The firm was recently invited to be a media partner for the first Asia Alternative Dispute Resolution (ADR) Week 2018, organised by the Asian International Arbitration Centre (“AIAC”) (formerly known as KLRCA). ADR Week 2018 was held on 5 – 7 May 2018.

In light of its recent rebranding, AIAC aims to make its mark as a leading ADR hub in Asia by not only providing a platform for dispute resolution but by also expanding its horizons to include holistic dispute management and dispute avoidance. The ADR Week conference was attended by close to 300 ADR presenters, practitioners and business heads from within the region.

Here’s a couple of takeaways we gathered from the conference.

Robust commercial growth in Asia brings prominence to ADR

In recent years, Asia has seen exponential commercial growth from various fields such as oil & gas, construction and transportation, banking, multilateral finance, and technology. Experts say that the growth has spurred new grounds for complex foreign ventures and investments within the region. The complexity reveals a greater need for alternative dispute resolution.

Various panels spoke about the emerging trends within the ADR community from cross-border contracts to investment state disputes and how ADR should be realigned to meet the ever changing global business needs.

A rapid-fire debate on the efficiency and importance of arbitration in the local Malaysian context became the topic of conversation as prominent practitioners spoke about the various pros and cons of ADR.

An ADR centre geared towards the future

The region’s ever changing commercial needs have made it necessary for ADR to evolve with the times to make it more adaptive with current trends. Such was reflective in the recent 2018 amendments to the Arbitration Act 2005.

The current advancement in the ADR world has also given rise to dispute avoidance procedures. Practitioners and experts spoke and gave insight about the recent rise in pre-emptive dispute mechanisms built in contracts.

Participants were given a chance to join in separate training workshops on several ADR topics, namely; the application of the AIAC rules in governing arbitration costs proceedings, elements that make up a clad-iron arbitration agreement and various relief interim measures safeguarding parties’ interest pending an outcome of a dispute.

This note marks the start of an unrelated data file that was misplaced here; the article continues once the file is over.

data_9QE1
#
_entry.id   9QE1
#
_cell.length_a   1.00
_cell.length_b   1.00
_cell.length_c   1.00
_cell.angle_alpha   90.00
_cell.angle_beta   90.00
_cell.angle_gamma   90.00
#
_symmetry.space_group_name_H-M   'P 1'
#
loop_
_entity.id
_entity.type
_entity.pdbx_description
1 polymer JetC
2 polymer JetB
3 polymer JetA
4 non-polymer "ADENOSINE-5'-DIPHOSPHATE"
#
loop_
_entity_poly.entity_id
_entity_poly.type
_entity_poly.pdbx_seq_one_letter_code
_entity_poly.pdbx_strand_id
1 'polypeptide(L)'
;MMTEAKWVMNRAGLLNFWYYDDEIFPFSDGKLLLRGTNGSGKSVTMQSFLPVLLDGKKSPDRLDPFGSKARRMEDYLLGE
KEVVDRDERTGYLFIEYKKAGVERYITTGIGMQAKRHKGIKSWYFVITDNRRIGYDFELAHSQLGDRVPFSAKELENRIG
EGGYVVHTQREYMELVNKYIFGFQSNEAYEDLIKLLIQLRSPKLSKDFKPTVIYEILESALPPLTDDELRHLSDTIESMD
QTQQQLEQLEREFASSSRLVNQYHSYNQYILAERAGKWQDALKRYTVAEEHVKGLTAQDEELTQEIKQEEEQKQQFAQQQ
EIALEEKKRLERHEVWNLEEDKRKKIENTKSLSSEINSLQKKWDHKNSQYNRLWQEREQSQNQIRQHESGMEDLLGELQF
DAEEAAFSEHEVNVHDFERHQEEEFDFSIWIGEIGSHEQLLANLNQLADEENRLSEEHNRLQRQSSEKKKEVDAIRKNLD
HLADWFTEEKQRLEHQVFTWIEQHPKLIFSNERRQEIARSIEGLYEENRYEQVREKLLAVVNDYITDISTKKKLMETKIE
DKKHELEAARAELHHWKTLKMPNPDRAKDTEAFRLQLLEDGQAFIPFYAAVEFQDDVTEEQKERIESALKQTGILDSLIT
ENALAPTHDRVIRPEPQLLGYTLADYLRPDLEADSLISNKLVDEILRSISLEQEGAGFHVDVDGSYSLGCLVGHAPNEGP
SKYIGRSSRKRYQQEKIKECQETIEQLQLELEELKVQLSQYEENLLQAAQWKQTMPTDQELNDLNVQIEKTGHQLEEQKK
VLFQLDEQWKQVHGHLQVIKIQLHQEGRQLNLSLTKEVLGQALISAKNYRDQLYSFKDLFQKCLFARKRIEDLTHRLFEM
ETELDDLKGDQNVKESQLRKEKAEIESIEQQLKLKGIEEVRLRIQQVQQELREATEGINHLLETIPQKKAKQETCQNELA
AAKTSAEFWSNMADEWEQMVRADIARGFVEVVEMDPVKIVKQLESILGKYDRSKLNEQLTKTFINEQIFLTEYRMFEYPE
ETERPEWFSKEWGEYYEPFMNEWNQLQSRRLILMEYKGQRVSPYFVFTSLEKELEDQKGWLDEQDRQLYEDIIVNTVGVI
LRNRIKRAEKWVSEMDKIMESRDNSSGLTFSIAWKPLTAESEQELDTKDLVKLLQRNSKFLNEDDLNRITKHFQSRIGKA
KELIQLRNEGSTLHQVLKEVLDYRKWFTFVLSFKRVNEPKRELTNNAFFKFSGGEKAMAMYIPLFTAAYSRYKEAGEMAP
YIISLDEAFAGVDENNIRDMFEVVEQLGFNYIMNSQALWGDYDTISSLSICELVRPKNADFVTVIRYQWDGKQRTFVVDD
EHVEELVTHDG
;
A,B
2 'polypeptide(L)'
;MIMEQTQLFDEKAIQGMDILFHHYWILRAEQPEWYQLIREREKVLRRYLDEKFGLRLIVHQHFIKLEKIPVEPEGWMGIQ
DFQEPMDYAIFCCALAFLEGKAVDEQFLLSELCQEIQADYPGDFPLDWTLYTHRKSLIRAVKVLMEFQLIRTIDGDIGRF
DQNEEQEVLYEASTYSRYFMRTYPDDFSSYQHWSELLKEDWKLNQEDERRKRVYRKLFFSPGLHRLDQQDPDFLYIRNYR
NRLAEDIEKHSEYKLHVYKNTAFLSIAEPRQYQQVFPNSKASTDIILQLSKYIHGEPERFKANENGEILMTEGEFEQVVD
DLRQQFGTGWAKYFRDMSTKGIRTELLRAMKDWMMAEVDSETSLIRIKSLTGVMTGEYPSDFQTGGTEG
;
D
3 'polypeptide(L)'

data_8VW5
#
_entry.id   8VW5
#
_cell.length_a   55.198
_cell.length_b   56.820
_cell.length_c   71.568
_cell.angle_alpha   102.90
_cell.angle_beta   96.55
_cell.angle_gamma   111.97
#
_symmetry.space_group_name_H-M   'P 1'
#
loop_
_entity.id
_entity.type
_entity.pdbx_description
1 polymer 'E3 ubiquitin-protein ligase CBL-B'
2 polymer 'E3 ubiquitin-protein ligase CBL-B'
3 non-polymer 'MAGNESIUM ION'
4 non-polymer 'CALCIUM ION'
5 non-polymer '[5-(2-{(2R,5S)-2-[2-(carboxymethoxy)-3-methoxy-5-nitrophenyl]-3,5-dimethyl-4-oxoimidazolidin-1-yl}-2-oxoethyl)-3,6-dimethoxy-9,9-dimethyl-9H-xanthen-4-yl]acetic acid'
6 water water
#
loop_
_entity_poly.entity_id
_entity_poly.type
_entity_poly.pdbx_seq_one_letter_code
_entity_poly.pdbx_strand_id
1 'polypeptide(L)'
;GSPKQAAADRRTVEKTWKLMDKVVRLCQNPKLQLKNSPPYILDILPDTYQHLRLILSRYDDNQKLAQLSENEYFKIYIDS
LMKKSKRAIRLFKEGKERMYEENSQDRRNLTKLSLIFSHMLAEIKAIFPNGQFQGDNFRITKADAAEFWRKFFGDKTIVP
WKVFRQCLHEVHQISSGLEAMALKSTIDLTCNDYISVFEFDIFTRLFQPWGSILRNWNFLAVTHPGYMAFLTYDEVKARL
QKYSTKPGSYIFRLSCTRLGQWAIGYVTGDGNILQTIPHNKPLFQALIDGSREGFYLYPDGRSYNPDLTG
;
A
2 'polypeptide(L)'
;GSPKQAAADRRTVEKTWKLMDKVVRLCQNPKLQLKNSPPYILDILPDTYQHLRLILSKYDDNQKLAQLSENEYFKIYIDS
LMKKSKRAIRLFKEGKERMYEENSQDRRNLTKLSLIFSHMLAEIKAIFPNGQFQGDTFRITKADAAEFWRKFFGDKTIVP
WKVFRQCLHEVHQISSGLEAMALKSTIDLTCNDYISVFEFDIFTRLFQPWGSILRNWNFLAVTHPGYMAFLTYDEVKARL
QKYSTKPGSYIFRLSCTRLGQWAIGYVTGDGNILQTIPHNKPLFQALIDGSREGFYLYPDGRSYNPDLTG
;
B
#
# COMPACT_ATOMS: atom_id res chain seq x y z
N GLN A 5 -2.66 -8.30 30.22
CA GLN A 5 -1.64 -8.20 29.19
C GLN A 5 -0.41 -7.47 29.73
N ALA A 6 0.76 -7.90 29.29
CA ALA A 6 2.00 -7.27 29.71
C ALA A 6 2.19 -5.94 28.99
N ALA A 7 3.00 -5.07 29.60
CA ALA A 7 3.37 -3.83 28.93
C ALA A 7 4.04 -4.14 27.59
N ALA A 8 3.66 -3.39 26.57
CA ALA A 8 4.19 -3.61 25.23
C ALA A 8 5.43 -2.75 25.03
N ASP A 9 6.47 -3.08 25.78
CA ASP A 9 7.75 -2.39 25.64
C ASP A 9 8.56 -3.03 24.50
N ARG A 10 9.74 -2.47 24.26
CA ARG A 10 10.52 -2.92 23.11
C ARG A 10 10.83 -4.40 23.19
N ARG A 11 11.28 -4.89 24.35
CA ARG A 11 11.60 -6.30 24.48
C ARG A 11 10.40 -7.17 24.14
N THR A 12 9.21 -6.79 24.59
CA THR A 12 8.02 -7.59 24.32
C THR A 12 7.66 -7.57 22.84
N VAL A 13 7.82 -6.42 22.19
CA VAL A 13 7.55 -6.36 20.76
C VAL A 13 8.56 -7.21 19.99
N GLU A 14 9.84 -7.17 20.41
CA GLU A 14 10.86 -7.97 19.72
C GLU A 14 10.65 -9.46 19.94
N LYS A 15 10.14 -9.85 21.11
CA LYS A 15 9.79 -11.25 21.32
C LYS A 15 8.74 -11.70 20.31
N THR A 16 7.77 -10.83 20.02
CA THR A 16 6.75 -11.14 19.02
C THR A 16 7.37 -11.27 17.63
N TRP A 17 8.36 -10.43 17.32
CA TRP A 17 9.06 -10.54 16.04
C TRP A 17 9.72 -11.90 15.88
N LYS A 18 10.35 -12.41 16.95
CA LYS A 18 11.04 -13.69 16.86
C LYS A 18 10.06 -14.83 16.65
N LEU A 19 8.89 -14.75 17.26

The shift into the digital era has also sparked a recent trend in adapting ADR into an ever changing world. Channeling the current trend of digitization, AIAC had unveiled its new Case Management System to ensure its team of case counsel can administer disputes more efficiently, by providing an online platform to monitor ongoing arbitration.

The advancements made with CIPAA and its future

The Construction Industry Payment and Adjudication Act 2012 (“CIPAA”) was introduced as a solution to ease cashflow problems in the construction industry through a statutory adjudication process. CIPAA was met with praise by many experts given that many local constructions projects are plagued with late or non-payment issues.

6 years into its implementation, the panel took a magnifying glass and assessed the various issues that have arisen from the civil court’s interpretation of CIPAA.

A CIPAA refresher course was also given to attendees which was extremely informative for those who are dealing with CIPAA matters for the first time by covering different spectrums; from writing a concrete-clad adjudication decision, the basics of CIPAA and the administration of adjudication cases and procedural compliance.

The AIAC recently launched a series of standard form contracts as an answer to the prevalent issues plaguing the local construction industry. It is aimed at filling the gaps in standard form building contracts in governing the relationships, rights and duties of parties to a building construction project. A talk revealed that the standardized contracts provided enhanced provisions on several aspects of contract from valuation of variations to insurance obligations and also the various issues that arose since its introduction.

The director of AIAC, Datuk Professor Sundra Rajoo explained the centre has great plans for its development as a premier ADR hub. We cannot help but agree as the game-changing blueprints have earned the interest and also eyes of the ADR community as a whole. The future of ADR looks bright with AIAC’s grand vision as it seeks out to plant its unique regional footprint and global presence. Famous pop culture icon Professor Doc Brown once said “Where we’re going, we don’t need roads”, and the quote certainly rings true in the case of AIAC’s future.


About the author: Amirul Izzat Hasri is an associate in the dispute resolution practice group at Donovan & Ho. He has experience in a diverse area of practice, including general civil and corporate litigation, judicial reviews, land related matters, defamation, debt recovery, and shareholder and boardroom disputes. He has also appeared in Industrial Court proceedings, having represented both employers and employees in unfair dismissal claims.

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